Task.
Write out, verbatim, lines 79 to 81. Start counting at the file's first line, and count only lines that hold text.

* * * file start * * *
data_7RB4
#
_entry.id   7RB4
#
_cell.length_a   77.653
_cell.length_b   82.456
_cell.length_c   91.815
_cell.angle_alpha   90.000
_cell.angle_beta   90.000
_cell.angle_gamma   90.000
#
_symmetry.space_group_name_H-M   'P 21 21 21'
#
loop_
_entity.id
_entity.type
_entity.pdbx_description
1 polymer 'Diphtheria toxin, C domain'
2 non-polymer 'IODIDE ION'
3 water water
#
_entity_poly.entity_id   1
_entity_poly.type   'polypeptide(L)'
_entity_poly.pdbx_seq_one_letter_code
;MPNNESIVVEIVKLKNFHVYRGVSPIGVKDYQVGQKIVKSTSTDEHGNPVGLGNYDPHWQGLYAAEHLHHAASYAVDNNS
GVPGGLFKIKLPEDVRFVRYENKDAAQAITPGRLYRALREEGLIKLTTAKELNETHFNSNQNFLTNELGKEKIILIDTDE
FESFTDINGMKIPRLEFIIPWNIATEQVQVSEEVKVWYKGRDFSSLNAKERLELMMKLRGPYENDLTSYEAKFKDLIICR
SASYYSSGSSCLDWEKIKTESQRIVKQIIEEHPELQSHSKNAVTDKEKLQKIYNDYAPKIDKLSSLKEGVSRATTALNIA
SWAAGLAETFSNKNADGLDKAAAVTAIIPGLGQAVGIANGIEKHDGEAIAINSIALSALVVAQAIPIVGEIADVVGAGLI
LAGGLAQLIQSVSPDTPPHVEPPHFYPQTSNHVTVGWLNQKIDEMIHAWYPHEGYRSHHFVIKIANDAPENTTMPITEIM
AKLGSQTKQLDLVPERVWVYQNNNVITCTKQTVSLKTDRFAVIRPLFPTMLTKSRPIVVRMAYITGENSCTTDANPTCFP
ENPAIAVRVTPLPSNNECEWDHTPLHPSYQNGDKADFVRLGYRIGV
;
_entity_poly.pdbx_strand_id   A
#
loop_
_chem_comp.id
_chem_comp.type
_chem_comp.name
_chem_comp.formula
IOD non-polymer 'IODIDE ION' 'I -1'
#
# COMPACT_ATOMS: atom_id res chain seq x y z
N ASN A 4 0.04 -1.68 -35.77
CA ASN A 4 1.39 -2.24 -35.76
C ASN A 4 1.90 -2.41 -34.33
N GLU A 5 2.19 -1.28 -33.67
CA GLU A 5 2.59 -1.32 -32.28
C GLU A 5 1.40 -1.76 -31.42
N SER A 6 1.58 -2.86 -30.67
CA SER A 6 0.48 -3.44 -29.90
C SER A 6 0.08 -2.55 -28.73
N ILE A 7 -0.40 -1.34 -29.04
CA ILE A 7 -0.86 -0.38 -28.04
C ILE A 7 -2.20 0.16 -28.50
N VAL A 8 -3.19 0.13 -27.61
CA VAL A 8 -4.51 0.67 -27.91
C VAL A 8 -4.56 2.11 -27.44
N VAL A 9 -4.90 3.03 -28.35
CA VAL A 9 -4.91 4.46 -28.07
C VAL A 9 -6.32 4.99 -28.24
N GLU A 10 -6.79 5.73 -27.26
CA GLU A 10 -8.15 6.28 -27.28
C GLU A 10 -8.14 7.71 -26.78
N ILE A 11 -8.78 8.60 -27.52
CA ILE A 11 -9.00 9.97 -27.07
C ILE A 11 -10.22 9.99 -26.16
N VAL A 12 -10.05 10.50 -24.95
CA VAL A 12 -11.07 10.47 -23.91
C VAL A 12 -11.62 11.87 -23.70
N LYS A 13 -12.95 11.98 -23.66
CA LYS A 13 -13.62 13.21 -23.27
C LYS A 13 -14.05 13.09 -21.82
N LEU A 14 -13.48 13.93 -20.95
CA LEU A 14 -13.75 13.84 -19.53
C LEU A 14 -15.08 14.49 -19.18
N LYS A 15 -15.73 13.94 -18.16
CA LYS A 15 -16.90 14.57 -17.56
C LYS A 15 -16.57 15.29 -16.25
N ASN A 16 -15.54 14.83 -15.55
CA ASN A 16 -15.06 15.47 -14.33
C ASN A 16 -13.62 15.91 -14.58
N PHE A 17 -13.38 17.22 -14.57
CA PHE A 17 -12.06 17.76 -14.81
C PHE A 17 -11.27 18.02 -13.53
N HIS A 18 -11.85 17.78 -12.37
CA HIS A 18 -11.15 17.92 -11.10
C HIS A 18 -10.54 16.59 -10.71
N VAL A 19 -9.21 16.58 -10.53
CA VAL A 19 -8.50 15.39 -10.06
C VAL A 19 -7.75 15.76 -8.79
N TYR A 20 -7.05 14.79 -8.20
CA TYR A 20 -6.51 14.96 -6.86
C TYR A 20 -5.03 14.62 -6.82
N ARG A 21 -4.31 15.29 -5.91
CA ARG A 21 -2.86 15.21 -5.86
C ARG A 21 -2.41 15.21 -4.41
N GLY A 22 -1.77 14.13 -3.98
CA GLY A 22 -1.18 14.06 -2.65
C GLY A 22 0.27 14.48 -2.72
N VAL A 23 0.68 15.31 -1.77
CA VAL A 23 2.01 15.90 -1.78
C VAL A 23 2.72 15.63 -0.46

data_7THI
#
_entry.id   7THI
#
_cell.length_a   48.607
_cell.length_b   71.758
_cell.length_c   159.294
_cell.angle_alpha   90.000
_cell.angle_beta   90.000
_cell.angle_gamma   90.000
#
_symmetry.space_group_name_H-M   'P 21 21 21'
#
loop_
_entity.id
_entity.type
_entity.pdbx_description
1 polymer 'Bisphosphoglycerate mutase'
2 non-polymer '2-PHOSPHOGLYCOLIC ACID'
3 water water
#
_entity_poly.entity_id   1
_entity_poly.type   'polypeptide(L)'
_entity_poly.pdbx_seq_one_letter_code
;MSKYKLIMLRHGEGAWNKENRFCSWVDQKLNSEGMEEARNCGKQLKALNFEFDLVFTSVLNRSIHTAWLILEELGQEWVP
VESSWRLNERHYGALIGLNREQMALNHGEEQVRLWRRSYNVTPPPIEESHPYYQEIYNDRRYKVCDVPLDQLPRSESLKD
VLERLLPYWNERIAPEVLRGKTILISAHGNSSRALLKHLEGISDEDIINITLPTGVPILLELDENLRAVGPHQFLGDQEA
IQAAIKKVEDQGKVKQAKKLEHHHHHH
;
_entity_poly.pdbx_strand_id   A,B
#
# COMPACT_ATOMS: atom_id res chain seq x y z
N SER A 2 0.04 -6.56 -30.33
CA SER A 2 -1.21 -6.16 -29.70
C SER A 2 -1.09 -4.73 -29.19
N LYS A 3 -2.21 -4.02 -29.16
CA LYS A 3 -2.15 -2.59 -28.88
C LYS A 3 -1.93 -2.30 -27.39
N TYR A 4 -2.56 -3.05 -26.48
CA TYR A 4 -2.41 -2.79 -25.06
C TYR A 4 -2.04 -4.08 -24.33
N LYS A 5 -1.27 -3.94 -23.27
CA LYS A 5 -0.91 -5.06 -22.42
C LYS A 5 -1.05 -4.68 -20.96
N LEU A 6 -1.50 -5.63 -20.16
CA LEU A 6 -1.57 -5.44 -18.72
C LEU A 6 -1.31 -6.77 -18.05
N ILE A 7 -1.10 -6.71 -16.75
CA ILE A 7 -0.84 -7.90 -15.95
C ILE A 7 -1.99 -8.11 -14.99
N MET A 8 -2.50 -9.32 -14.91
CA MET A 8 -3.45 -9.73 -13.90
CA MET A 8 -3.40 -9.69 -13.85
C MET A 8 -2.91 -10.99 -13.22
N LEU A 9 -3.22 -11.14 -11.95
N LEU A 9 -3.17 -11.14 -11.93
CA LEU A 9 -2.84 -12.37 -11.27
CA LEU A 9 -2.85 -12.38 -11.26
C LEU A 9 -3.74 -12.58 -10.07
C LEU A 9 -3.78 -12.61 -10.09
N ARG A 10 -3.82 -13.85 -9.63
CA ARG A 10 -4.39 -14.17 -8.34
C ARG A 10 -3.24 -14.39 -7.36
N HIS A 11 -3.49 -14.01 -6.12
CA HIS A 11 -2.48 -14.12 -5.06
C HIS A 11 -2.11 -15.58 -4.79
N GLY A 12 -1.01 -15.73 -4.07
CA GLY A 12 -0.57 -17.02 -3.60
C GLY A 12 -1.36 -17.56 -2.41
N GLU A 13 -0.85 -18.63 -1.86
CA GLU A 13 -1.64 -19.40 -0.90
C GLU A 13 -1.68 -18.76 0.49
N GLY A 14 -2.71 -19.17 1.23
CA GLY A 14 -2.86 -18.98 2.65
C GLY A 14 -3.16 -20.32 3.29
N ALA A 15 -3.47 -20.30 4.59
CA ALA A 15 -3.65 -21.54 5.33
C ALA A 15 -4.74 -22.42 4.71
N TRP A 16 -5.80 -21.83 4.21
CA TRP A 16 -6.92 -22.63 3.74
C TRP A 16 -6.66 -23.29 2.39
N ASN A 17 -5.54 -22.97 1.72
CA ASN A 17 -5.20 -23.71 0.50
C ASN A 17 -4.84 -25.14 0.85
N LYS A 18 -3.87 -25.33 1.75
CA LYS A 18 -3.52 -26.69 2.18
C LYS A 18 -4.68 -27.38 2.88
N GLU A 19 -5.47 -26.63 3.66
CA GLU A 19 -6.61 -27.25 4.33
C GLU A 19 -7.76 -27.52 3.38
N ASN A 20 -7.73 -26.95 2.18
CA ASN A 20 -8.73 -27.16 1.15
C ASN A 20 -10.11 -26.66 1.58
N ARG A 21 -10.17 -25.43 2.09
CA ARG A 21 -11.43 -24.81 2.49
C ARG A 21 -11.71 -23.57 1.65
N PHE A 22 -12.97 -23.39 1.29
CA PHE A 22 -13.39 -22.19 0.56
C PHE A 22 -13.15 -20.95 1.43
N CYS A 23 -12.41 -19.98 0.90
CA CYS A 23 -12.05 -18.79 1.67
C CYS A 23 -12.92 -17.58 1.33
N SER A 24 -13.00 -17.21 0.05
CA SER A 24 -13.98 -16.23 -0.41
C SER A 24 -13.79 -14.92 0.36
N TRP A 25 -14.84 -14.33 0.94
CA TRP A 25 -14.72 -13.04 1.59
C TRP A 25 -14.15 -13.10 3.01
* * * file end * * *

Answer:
C LYS A 15 -16.57 15.29 -16.25
N ASN A 16 -15.54 14.83 -15.55
CA ASN A 16 -15.06 15.47 -14.33